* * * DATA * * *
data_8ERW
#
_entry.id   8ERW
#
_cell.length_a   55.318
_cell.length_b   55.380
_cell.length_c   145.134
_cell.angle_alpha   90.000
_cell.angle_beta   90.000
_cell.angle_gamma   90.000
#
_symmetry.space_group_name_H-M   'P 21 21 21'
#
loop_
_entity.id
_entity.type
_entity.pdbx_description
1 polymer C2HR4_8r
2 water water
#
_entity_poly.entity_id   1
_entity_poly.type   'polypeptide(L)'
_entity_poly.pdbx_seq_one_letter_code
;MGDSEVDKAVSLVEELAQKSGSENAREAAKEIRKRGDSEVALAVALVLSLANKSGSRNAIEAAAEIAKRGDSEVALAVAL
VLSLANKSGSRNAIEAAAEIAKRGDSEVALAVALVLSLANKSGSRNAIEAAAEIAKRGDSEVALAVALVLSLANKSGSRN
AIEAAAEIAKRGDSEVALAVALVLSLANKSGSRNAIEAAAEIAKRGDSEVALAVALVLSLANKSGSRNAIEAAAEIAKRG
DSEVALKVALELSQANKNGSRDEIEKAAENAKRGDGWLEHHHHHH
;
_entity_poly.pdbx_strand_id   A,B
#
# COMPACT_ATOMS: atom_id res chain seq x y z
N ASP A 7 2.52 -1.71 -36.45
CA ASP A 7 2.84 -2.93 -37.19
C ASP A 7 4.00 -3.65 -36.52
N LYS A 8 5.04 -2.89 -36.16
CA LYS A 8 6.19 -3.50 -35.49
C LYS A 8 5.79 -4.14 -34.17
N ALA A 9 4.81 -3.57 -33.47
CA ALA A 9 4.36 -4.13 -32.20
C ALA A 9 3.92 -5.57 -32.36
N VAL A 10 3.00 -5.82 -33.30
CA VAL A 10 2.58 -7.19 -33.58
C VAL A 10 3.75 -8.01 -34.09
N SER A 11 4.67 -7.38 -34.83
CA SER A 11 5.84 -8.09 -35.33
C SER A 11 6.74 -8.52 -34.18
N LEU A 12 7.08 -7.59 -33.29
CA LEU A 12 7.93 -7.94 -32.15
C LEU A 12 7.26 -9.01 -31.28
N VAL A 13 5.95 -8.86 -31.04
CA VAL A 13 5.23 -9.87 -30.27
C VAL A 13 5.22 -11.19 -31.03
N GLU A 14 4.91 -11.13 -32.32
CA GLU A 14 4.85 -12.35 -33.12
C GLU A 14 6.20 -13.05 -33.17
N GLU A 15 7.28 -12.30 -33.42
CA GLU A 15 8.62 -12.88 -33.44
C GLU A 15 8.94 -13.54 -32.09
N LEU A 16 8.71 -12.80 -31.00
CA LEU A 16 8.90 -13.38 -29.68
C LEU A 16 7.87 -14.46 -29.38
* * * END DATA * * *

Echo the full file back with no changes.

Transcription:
data_8ERW
#
_entry.id   8ERW
#
_cell.length_a   55.318
_cell.length_b   55.380
_cell.length_c   145.134
_cell.angle_alpha   90.000
_cell.angle_beta   90.000
_cell.angle_gamma   90.000
#
_symmetry.space_group_name_H-M   'P 21 21 21'
#
loop_
_entity.id
_entity.type
_entity.pdbx_description
1 polymer C2HR4_8r
2 water water
#
_entity_poly.entity_id   1
_entity_poly.type   'polypeptide(L)'
_entity_poly.pdbx_seq_one_letter_code
;MGDSEVDKAVSLVEELAQKSGSENAREAAKEIRKRGDSEVALAVALVLSLANKSGSRNAIEAAAEIAKRGDSEVALAVAL
VLSLANKSGSRNAIEAAAEIAKRGDSEVALAVALVLSLANKSGSRNAIEAAAEIAKRGDSEVALAVALVLSLANKSGSRN
AIEAAAEIAKRGDSEVALAVALVLSLANKSGSRNAIEAAAEIAKRGDSEVALAVALVLSLANKSGSRNAIEAAAEIAKRG
DSEVALKVALELSQANKNGSRDEIEKAAENAKRGDGWLEHHHHHH
;
_entity_poly.pdbx_strand_id   A,B
#
# COMPACT_ATOMS: atom_id res chain seq x y z
N ASP A 7 2.52 -1.71 -36.45
CA ASP A 7 2.84 -2.93 -37.19
C ASP A 7 4.00 -3.65 -36.52
N LYS A 8 5.04 -2.89 -36.16
CA LYS A 8 6.19 -3.50 -35.49
C LYS A 8 5.79 -4.14 -34.17
N ALA A 9 4.81 -3.57 -33.47
CA ALA A 9 4.36 -4.13 -32.20
C ALA A 9 3.92 -5.57 -32.36
N VAL A 10 3.00 -5.82 -33.30
CA VAL A 10 2.58 -7.19 -33.58
C VAL A 10 3.75 -8.01 -34.09
N SER A 11 4.67 -7.38 -34.83
CA SER A 11 5.84 -8.09 -35.33
C SER A 11 6.74 -8.52 -34.18
N LEU A 12 7.08 -7.59 -33.29
CA LEU A 12 7.93 -7.94 -32.15
C LEU A 12 7.26 -9.01 -31.28
N VAL A 13 5.95 -8.86 -31.04
CA VAL A 13 5.23 -9.87 -30.27
C VAL A 13 5.22 -11.19 -31.03
N GLU A 14 4.91 -11.13 -32.32
CA GLU A 14 4.85 -12.35 -33.12
C GLU A 14 6.20 -13.05 -33.17
N GLU A 15 7.28 -12.30 -33.42
CA GLU A 15 8.62 -12.88 -33.44
C GLU A 15 8.94 -13.54 -32.09
N LEU A 16 8.71 -12.80 -31.00
CA LEU A 16 8.90 -13.38 -29.68
C LEU A 16 7.87 -14.46 -29.38